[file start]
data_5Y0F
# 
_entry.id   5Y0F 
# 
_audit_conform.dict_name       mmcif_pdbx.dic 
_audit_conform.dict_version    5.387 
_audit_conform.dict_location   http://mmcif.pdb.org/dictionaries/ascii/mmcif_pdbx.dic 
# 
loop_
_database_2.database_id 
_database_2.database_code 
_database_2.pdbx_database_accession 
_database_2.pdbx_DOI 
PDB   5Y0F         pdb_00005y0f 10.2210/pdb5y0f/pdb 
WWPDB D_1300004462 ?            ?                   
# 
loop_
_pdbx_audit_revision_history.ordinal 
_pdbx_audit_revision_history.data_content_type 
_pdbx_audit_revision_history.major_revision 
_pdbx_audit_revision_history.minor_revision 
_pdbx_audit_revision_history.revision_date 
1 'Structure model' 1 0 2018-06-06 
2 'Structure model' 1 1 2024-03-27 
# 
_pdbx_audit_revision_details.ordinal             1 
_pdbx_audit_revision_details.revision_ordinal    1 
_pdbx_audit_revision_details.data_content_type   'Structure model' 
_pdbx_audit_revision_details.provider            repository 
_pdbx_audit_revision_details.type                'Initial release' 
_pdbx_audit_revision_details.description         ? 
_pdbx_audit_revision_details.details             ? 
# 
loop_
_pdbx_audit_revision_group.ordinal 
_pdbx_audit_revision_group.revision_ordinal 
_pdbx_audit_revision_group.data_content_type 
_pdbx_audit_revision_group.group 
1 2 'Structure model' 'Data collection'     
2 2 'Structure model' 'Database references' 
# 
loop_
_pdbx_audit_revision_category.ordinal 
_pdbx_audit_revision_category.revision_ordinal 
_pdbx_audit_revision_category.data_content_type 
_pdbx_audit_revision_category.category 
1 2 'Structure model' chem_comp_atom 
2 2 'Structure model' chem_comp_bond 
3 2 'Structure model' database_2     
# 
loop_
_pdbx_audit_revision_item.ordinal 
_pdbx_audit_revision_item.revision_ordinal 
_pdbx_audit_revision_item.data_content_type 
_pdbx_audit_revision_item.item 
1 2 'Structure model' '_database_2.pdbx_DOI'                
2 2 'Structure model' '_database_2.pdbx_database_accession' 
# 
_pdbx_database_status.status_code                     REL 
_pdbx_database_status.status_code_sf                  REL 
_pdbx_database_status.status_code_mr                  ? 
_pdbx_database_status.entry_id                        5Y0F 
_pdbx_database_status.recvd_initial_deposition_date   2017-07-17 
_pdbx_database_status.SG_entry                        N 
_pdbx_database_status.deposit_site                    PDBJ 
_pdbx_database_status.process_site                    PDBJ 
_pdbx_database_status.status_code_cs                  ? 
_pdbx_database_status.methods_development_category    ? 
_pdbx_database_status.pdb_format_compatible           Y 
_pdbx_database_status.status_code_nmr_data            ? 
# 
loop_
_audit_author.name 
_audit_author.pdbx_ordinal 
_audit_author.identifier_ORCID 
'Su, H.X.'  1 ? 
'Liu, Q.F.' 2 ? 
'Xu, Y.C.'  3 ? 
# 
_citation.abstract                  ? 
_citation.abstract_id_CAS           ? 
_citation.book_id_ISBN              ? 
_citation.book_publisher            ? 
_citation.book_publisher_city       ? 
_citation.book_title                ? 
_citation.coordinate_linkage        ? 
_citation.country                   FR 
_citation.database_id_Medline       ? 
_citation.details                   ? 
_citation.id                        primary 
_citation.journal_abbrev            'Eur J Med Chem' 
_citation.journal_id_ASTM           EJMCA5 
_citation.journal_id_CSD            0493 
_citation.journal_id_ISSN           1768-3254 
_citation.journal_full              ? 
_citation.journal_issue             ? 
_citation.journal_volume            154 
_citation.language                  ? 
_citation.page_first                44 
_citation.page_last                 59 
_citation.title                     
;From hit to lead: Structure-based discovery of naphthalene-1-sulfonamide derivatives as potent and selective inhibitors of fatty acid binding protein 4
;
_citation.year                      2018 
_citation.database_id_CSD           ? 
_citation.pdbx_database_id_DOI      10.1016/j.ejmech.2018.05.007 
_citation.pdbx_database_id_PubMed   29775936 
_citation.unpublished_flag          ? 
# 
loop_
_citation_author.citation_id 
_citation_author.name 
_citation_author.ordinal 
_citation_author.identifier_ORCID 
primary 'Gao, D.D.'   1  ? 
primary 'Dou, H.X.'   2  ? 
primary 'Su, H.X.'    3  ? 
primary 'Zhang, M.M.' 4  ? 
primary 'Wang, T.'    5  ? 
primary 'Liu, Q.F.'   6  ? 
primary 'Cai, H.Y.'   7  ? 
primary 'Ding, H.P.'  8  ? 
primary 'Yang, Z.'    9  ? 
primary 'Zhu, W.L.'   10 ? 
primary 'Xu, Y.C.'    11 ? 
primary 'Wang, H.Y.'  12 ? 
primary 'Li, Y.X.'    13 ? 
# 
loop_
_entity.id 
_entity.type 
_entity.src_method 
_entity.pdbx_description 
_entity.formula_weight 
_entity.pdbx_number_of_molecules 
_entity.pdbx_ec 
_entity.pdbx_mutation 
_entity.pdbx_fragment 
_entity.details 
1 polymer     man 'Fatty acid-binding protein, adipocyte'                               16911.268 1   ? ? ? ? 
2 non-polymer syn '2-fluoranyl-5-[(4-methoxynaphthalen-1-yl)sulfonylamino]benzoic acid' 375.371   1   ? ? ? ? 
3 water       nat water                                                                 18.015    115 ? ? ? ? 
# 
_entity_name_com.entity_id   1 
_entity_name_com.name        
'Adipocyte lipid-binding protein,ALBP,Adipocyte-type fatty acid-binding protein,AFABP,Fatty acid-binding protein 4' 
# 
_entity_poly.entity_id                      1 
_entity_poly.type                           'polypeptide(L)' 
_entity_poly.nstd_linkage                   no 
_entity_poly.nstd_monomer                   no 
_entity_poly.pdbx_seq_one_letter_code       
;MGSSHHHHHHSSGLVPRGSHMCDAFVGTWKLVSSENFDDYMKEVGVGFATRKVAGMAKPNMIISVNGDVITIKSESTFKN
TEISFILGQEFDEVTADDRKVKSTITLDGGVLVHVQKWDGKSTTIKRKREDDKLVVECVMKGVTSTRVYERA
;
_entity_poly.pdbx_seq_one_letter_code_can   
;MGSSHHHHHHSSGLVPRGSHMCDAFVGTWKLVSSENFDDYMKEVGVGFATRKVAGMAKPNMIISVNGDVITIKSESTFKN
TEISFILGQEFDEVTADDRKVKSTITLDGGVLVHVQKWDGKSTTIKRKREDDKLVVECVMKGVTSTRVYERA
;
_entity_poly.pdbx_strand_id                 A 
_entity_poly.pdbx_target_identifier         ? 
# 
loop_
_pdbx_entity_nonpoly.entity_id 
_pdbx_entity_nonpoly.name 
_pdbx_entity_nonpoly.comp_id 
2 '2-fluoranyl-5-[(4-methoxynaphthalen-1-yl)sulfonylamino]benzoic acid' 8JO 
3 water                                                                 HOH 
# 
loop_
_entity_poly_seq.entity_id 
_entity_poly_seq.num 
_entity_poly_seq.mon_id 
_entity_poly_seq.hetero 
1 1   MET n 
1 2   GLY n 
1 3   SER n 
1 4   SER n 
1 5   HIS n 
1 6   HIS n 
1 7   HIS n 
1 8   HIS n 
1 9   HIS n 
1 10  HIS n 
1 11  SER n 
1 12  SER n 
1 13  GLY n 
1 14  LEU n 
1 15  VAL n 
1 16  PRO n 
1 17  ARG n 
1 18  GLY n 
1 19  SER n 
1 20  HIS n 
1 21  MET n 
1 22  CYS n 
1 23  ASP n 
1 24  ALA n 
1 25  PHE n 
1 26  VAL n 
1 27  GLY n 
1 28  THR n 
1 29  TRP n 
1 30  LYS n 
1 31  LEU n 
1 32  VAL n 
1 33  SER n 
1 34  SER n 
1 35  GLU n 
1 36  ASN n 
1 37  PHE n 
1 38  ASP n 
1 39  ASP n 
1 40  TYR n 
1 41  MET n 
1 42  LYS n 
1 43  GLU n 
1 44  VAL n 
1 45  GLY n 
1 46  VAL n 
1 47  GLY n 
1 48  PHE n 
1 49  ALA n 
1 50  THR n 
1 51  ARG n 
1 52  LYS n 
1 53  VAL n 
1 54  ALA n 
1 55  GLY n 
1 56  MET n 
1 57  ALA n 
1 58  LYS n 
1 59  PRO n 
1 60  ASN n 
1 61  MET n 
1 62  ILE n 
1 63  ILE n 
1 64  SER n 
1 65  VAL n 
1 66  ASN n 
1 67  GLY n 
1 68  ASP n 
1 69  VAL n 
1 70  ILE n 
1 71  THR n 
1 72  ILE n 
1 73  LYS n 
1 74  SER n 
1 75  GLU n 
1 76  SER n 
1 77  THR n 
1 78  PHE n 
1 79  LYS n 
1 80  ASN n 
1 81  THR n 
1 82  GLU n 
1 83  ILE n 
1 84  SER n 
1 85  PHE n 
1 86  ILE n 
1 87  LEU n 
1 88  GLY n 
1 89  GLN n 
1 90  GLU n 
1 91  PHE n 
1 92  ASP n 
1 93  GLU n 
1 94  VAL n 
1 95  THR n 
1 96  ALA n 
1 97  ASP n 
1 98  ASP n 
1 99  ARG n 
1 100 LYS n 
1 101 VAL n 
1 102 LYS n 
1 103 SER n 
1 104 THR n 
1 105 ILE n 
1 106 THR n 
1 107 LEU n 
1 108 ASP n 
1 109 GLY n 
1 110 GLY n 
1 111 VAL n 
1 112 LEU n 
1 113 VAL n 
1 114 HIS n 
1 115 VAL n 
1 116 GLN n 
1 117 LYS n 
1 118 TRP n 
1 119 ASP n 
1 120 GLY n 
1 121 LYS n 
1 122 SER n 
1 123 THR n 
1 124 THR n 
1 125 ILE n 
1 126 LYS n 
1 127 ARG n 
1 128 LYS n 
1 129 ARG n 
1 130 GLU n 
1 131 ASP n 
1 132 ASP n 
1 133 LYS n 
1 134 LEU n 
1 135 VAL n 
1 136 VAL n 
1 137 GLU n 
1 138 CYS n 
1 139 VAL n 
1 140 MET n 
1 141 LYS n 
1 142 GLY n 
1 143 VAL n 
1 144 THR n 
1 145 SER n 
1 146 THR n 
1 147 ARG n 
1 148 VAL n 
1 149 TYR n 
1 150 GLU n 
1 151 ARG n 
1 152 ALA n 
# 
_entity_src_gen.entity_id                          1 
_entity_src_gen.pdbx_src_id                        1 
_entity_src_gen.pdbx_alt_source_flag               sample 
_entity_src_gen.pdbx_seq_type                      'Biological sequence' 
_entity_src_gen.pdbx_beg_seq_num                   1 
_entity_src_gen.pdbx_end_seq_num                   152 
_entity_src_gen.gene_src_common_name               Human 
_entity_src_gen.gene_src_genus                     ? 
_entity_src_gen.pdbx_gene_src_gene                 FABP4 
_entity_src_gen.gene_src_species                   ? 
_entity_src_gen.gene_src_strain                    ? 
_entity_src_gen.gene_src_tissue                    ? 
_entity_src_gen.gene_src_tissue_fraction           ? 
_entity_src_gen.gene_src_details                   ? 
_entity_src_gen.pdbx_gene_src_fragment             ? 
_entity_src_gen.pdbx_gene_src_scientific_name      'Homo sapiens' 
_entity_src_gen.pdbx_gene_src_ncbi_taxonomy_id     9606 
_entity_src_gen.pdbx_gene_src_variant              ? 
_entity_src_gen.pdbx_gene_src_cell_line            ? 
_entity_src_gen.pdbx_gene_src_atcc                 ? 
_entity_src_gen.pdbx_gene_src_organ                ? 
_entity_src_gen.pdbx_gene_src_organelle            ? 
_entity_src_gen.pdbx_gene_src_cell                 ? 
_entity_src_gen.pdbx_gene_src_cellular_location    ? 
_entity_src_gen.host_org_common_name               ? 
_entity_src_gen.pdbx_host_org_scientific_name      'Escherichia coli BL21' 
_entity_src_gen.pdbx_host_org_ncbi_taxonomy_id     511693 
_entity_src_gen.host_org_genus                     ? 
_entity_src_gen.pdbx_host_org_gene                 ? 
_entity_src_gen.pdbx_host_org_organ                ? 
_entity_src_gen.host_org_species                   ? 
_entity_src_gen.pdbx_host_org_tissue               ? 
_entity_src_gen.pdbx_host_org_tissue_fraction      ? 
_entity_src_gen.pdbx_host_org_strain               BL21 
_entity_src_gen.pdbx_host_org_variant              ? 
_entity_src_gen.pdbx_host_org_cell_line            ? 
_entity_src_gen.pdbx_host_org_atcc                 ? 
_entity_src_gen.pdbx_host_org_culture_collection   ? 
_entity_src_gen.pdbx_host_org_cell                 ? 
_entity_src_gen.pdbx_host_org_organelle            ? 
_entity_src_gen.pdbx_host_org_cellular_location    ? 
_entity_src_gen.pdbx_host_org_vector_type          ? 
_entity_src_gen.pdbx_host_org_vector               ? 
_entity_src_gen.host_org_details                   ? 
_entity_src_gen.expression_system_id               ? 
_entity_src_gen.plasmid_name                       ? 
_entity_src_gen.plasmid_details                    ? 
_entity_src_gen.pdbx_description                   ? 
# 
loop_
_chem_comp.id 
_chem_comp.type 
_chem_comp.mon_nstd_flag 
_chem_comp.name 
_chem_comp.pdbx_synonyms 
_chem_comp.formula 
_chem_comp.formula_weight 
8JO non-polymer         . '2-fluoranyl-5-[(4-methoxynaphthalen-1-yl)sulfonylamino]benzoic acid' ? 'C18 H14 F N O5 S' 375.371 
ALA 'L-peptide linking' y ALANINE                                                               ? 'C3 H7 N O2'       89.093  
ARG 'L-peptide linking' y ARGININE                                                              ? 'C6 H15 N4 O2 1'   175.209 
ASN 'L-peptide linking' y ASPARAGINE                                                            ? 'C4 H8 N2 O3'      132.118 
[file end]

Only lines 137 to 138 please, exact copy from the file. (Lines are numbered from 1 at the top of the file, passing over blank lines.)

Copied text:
_entity.pdbx_mutation 
_entity.pdbx_fragment 